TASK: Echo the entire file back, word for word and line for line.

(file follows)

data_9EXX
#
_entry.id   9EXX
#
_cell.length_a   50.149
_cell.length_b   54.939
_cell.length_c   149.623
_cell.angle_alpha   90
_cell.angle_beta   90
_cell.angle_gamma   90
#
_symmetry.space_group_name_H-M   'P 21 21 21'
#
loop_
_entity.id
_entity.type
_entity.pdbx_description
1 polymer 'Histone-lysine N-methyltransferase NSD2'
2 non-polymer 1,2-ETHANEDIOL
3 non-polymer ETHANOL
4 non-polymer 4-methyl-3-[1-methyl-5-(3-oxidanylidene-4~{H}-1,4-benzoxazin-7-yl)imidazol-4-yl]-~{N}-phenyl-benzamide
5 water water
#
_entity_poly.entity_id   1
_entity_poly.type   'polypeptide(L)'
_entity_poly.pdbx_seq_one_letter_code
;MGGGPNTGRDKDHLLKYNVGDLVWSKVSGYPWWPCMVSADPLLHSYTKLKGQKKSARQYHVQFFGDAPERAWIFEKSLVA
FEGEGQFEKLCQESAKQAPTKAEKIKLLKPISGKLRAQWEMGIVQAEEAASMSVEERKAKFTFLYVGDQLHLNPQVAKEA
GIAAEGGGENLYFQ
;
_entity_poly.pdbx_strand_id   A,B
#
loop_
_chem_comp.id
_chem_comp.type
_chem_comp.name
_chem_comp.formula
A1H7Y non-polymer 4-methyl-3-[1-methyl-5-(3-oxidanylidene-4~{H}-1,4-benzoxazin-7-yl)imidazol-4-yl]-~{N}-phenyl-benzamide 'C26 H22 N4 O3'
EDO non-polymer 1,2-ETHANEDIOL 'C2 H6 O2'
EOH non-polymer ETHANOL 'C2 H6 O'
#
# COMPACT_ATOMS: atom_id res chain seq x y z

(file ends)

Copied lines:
data_9EXX
#
_entry.id   9EXX
#
_cell.length_a   50.149
_cell.length_b   54.939
_cell.length_c   149.623
_cell.angle_alpha   90
_cell.angle_beta   90
_cell.angle_gamma   90
#
_symmetry.space_group_name_H-M   'P 21 21 21'
#
loop_
_entity.id
_entity.type
_entity.pdbx_description
1 polymer 'Histone-lysine N-methyltransferase NSD2'
2 non-polymer 1,2-ETHANEDIOL
3 non-polymer ETHANOL
4 non-polymer 4-methyl-3-[1-methyl-5-(3-oxidanylidene-4~{H}-1,4-benzoxazin-7-yl)imidazol-4-yl]-~{N}-phenyl-benzamide
5 water water
#
_entity_poly.entity_id   1
_entity_poly.type   'polypeptide(L)'
_entity_poly.pdbx_seq_one_letter_code
;MGGGPNTGRDKDHLLKYNVGDLVWSKVSGYPWWPCMVSADPLLHSYTKLKGQKKSARQYHVQFFGDAPERAWIFEKSLVA
FEGEGQFEKLCQESAKQAPTKAEKIKLLKPISGKLRAQWEMGIVQAEEAASMSVEERKAKFTFLYVGDQLHLNPQVAKEA
GIAAEGGGENLYFQ
;
_entity_poly.pdbx_strand_id   A,B
#
loop_
_chem_comp.id
_chem_comp.type
_chem_comp.name
_chem_comp.formula
A1H7Y non-polymer 4-methyl-3-[1-methyl-5-(3-oxidanylidene-4~{H}-1,4-benzoxazin-7-yl)imidazol-4-yl]-~{N}-phenyl-benzamide 'C26 H22 N4 O3'
EDO non-polymer 1,2-ETHANEDIOL 'C2 H6 O2'
EOH non-polymer ETHANOL 'C2 H6 O'
#
# COMPACT_ATOMS: atom_id res chain seq x y z